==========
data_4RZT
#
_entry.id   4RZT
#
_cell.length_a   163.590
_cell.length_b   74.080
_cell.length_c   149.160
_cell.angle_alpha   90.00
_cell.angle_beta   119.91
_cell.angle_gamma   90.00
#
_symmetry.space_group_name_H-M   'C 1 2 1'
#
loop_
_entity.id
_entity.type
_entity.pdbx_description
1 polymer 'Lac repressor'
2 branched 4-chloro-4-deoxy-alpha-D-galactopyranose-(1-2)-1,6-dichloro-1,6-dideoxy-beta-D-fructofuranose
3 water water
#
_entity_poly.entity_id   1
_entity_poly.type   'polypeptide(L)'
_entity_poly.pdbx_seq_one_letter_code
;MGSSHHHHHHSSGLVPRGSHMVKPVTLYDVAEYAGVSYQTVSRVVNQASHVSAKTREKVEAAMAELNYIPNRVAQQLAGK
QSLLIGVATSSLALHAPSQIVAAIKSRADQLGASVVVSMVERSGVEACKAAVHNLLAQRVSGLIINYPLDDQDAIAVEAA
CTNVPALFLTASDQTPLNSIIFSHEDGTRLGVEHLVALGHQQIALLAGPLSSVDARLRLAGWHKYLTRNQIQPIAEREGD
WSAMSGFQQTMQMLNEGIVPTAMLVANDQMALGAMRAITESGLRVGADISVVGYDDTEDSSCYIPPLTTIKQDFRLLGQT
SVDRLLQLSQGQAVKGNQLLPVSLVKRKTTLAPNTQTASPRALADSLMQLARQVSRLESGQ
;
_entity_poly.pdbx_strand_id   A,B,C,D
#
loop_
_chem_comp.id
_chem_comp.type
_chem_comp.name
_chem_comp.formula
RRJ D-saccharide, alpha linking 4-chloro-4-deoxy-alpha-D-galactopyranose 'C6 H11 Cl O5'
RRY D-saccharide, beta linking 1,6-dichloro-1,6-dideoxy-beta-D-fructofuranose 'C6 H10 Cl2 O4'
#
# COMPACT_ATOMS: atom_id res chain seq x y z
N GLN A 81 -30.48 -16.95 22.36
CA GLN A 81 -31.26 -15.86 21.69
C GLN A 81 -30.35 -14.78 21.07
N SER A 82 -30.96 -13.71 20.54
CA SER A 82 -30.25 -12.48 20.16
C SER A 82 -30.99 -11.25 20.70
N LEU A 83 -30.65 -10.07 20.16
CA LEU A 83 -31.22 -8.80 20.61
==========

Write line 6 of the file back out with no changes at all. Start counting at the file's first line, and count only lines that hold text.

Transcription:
_cell.length_b   74.080